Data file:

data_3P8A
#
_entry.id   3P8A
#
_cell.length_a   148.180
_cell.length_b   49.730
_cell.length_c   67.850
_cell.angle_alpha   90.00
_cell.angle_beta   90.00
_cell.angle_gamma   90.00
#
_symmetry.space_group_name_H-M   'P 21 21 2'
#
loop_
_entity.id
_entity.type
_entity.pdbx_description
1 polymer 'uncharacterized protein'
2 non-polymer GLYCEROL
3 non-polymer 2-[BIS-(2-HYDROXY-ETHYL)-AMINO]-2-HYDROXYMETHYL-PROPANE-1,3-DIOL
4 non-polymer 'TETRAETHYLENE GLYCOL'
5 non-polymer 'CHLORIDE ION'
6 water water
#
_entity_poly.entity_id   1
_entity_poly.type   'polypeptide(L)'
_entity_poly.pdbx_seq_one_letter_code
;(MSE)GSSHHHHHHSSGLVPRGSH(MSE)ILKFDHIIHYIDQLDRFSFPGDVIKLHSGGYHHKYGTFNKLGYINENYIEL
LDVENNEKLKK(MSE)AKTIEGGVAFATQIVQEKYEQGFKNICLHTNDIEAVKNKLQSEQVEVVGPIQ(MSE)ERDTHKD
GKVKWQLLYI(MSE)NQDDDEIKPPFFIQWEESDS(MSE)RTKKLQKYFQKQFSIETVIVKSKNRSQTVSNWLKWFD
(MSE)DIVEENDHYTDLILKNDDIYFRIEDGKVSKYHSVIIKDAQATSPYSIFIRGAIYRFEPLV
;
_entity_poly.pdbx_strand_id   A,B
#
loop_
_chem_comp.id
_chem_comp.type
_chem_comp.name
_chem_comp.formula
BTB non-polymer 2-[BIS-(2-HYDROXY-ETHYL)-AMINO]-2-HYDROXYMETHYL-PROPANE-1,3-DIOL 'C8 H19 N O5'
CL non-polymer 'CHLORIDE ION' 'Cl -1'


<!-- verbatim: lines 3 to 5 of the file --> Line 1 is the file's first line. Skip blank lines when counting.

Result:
_entry.id   3P8A
#
_cell.length_a   148.180